From the time we are born, our agency is shaped by what we observe - first in our environment, and eventually in ourselves. Alfred Badura, the originator of social learning theory, contributed greatly to the field of psychology and the literature on human agency.  Bandura’s social learning theory takes the position that throughout our lives, we learn from watching others as they model behaviors. In order to learn from observing others, we have to want to pay attention, we have to retain what we’ve learned and be able to reproduce it, and we have to be motivated to learn it. Bandura said that we learn to self-regulate through observing ourselves, having standards by which we judge ourselves and others, and reinforcing our adherence to those standards by rewarding ourselves when we stick to them. 

Because we are social creatures, my work stresses the relevance of identifying personal heroes who model the kind of person we wish to be. Sometimes those heroes are famous people, and sometimes they are people we interact with in our everyday lives. As an example, Fred Rogers (aka Mister Rogers) is one of my heroes because he exemplifies values I find admirable. My mom is a personal example for the same reason. Using the models we identify as our heroes motivates us to emulate the qualities we find attractive in others, qualities that lead others to respect and appreciate us for the valuable individuals we are. 

Personal agency is prominent in hope theory, a member of the positive psychology family of theories. While social learning theory posited that agency stems from external influences, hope theory asserts that agency is motivated by internal factors. According to hope theory, one's belief in one's self grows from success at attempting and reaching the goals one pursues. The more we experience successful outcomes as a result of our actions, the more we believe in our capacity to succeed at the goals we wish to achieve. Research shows that higher hope and belief in our capabilities strengthens our self-esteem, decreases anxiety, lessens chronic pain, increases energy, and leads to a greater sense of well-being.

Mindfulness practice shows up in the research literature and strategies of all of the above approaches. It’s that important. Mindfulness practice gives you a level of self-control that cannot be achieved in any other way. Unfortunately, there are a number of stereotypes associated with mindfulness. Rest assured, there are myriad ways to practice mindfulness. Finding creative ways to work mindfulness into your life is both fun and rewarding; that is my promise to you. I believe so strongly in the benefit of mindfulness skills that I feel comfortable making you that promise. 

Mindfulness practice can take many forms in the context of therapy. Mindfulness-based interventions can include talk therapy, health education, relaxation training, and social skills training.  Mindfulness practice is holistic in that it improves your mind-body-spirit connection through increased self-awareness and self-control. 

Mindfulness practice has many health benefits. It helps you manage chronic pain, manage weight, and mitigate the risk of heart disease. It may decrease cognitive decline from aging or Alzheimer’s, improve your immune response, and alleviate gastrointestinal difficulties. Mindfulness practice also helps you cope with emotional challenges such as anxiety, stress, depression, and anger. Mindfulness practice improves memory and focus, improves sleep, reduces emotional reactivity, decreases loneliness, and helps you control intrusive thoughts. If you’re in recovery from addiction, mindfulness is a fantastic tool for managing obsessions, compulsions, and cravings. In the social arena, mindfulness can improve your relationships at home and at work and enhance your ability to deal with conflicts.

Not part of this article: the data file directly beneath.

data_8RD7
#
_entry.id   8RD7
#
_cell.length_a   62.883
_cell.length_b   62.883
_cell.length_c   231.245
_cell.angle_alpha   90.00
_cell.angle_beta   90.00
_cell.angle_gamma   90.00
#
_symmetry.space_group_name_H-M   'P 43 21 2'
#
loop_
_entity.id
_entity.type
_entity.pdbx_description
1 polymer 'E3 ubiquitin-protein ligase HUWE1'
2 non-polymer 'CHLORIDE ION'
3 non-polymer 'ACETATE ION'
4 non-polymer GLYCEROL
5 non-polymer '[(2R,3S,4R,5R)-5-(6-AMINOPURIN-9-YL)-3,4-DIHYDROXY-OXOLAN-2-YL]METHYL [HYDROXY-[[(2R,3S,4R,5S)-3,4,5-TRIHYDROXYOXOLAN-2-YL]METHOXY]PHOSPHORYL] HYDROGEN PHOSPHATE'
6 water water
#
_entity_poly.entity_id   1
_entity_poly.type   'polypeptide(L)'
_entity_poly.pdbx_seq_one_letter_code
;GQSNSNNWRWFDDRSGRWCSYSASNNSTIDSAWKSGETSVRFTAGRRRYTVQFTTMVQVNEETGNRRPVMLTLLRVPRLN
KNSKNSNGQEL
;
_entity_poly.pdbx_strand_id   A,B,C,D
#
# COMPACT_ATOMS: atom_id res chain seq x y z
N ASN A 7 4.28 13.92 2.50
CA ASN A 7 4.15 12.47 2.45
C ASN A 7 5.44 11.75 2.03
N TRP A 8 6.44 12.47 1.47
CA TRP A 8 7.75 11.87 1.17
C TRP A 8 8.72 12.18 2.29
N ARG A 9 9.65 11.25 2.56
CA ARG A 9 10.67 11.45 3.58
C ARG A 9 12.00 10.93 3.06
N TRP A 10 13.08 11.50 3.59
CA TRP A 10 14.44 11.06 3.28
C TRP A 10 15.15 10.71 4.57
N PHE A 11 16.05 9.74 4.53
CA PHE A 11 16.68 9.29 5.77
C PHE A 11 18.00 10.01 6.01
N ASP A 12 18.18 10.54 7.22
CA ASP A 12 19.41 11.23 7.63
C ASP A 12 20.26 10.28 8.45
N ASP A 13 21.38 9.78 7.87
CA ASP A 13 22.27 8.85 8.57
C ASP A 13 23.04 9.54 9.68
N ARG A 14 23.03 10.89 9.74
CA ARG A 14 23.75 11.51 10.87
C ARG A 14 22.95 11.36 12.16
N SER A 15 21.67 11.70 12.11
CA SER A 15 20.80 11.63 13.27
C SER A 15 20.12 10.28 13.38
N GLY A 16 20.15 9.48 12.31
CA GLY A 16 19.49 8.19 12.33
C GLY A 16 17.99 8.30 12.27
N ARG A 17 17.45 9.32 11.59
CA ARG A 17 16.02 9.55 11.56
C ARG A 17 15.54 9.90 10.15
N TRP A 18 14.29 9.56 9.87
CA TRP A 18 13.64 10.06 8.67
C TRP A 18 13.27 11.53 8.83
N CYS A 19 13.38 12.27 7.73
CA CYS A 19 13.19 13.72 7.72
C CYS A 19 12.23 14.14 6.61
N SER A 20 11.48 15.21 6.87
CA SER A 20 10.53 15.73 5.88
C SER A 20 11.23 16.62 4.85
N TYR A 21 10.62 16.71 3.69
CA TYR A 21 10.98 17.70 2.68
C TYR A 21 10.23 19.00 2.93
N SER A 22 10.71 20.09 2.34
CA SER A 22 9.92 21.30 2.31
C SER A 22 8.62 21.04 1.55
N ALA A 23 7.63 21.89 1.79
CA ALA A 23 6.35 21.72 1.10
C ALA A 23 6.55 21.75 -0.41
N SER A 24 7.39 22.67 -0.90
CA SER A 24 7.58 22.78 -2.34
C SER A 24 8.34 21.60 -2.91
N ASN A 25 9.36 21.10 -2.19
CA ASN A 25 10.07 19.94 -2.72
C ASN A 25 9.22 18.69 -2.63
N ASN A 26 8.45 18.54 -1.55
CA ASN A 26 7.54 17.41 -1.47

Twelve-Step Facilitation (TSF) is a fancy way of saying that the therapist believes in the efficacy of 12-step programs and encourages clients to seek out and participate in the 12-step program of their choice. When using TSF, I assign readings, videos, and meetings from a variety of 12-step programs, then provide additional worksheets to help you process what you’ve seen and heard. Because 12-step recovery is a drastic lifestyle change for those who are new to it, it can be helpful to process your thoughts and feelings about it in a safe space like therapy.

As a person in long term recovery, I have participated in several 12-step programs and have lived experience working the program of my choice. This experience gives me a frame of reference beyond my clinical training that provides you with added support. You may wonder then, what is the difference between being your therapist and being your sponsor? Well, here it is. In twelve-step recovery, we have a saying, “I’m not going to work harder at your recovery than you do.” That’s something you might hear from a sponsor. As your therapist, I believe it’s my job to work harder at your recovery than you do, until the point when you have reached your therapeutic goals and are ready to be discharged from therapy. 

Twelve-step programs are an abstinence-based approach to recovery that involves a desire to stop using one’s drug of choice, a willingness to work the twelve steps with a sponsor, and a willingness to participate in a peer-led recovery support community. Studies show that TSF outperforms other treatment methods in maintaining abstinence. 

Note that while I do believe that 12-step programs work, I view them as one tool of recovery - not the only tool. Even if you choose to try a twelve-step program, I urge you to supplement that program with other recovery tools. And if you’re someone who isn’t comfortable with this approach, we will find another one for you. 

The Power Threat Meaning Framework (PTMF) was developed by psychiatrists in the United Kingdom. It is a conceptual perspective rather than a clinical model. It represents an approach to therapy that steers away from the traditional medical model which depends heavily on diagnoses.